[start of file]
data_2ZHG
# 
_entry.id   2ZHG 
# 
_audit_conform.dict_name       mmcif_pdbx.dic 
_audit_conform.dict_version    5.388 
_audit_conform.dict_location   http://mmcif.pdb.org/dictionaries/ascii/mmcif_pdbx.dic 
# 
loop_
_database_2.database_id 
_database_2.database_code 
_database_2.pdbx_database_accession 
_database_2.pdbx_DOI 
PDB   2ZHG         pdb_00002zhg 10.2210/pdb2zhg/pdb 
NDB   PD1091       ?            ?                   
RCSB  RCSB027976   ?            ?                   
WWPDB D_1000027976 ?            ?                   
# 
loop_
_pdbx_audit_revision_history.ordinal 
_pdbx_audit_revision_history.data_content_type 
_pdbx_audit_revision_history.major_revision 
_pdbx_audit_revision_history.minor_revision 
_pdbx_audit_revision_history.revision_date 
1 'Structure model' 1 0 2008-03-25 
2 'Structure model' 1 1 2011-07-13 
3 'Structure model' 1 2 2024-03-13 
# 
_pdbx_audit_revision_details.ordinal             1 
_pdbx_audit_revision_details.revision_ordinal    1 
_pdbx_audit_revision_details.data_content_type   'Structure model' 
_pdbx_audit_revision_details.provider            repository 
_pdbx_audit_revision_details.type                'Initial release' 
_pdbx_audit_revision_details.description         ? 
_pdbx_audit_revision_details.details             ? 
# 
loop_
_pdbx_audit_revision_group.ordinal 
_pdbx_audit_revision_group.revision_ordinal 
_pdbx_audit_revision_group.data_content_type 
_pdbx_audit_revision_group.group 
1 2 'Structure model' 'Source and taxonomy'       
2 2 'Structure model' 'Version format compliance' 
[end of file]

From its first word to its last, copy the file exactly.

data_2ZHG
# 
_entry.id   2ZHG 
# 
_audit_conform.dict_name       mmcif_pdbx.dic 
_audit_conform.dict_version    5.388 
_audit_conform.dict_location   http://mmcif.pdb.org/dictionaries/ascii/mmcif_pdbx.dic 
# 
loop_
_database_2.database_id 
_database_2.database_code 
_database_2.pdbx_database_accession 
_database_2.pdbx_DOI 
PDB   2ZHG         pdb_00002zhg 10.2210/pdb2zhg/pdb 
NDB   PD1091       ?            ?                   
RCSB  RCSB027976   ?            ?                   
WWPDB D_1000027976 ?            ?                   
# 
loop_
_pdbx_audit_revision_history.ordinal 
_pdbx_audit_revision_history.data_content_type 
_pdbx_audit_revision_history.major_revision 
_pdbx_audit_revision_history.minor_revision 
_pdbx_audit_revision_history.revision_date 
1 'Structure model' 1 0 2008-03-25 
2 'Structure model' 1 1 2011-07-13 
3 'Structure model' 1 2 2024-03-13 
# 
_pdbx_audit_revision_details.ordinal             1 
_pdbx_audit_revision_details.revision_ordinal    1 
_pdbx_audit_revision_details.data_content_type   'Structure model' 
_pdbx_audit_revision_details.provider            repository 
_pdbx_audit_revision_details.type                'Initial release' 
_pdbx_audit_revision_details.description         ? 
_pdbx_audit_revision_details.details             ? 
# 
loop_
_pdbx_audit_revision_group.ordinal 
_pdbx_audit_revision_group.revision_ordinal 
_pdbx_audit_revision_group.data_content_type 
_pdbx_audit_revision_group.group 
1 2 'Structure model' 'Source and taxonomy'       
2 2 'Structure model' 'Version format compliance' 